Traditional visual acuity tests (the Snellen test, the Early Treatment Diabetic Retinography Study [ETDRS]) assess high-contrast visual acuity. Tests assessing low-contrast visual acuity (the Sloan test) and contrast sensitivity (the Pelli-Robson test) identify visual dysfunction not detectable in high-contrast tests in patients with MS.5,6

Pelli-Robson charts test contrast sensitivity and use a single letter size. Numerous cross-sectional studies have analysed modifications of this test in patients with MS with and without history of optic neuritis (ON) and related the results with visual evoked potentials, quality of life, MS type, level of functional impairment, and retinal nerve fibre layer thickness.7–9 However, few longitudinal studies have assessed visual function with contrast sensitivity tests or other techniques; the extant studies include short follow-up periods.10–12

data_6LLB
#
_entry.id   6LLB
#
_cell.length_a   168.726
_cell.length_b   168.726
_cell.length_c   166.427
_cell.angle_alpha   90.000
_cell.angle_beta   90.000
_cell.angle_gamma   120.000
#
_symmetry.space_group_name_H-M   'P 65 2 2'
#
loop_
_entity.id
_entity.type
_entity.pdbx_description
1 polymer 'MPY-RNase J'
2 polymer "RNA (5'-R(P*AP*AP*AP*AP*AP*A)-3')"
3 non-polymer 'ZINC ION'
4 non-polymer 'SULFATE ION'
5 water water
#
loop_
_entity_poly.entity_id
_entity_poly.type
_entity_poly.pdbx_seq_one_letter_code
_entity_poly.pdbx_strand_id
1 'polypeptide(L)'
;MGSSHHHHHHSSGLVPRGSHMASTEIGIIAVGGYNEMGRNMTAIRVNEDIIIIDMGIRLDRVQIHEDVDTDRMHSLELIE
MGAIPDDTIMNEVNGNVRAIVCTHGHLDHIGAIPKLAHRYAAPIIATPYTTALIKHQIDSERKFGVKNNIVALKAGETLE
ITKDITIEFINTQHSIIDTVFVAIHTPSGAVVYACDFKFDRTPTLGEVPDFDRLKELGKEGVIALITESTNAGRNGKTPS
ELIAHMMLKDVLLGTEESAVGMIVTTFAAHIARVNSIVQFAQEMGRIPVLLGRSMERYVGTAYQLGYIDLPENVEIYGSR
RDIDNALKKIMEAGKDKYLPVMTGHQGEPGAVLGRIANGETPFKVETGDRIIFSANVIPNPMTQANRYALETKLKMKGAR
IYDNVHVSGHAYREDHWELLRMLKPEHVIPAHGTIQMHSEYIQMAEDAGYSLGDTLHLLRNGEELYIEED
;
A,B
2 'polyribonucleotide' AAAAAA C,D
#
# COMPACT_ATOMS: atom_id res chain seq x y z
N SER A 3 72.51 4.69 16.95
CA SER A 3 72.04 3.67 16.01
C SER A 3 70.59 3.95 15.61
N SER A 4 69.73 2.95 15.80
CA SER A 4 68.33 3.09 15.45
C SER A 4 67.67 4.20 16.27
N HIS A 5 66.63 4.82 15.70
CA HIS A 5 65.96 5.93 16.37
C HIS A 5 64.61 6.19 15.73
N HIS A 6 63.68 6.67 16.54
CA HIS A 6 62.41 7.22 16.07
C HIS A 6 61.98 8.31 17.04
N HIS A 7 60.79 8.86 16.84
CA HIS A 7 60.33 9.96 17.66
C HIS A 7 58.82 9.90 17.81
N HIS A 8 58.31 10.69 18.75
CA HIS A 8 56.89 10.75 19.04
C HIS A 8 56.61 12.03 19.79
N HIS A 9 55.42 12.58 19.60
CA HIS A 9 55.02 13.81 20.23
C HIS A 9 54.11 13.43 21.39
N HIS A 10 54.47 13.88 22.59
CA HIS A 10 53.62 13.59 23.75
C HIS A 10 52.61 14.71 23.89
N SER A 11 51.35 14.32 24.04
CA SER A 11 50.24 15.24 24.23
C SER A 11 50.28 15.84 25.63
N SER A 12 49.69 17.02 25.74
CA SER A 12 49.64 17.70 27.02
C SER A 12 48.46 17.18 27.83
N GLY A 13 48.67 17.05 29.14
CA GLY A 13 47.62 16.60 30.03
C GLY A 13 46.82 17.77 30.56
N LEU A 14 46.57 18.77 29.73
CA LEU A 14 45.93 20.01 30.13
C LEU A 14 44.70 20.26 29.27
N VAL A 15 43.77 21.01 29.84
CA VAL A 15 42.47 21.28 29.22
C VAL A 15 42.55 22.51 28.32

The present study analyses alterations in visual function (visual acuity and contrast sensitivity) in patients with relapsing-remitting MS (RRMS) with and without history of ON over a follow-up period of 6 years.

Material and methods

We performed a longitudinal, observational study of 61 patients (122 eyes) at the neuro-ophthalmology unit at Hospital Clínico Universitario Virgen de la Victoria (Málaga) between January 2010 and January 2016. In compliance with the Declaration of Helsinki, the confidentiality of the results was guaranteed and all patients signed informed consent forms.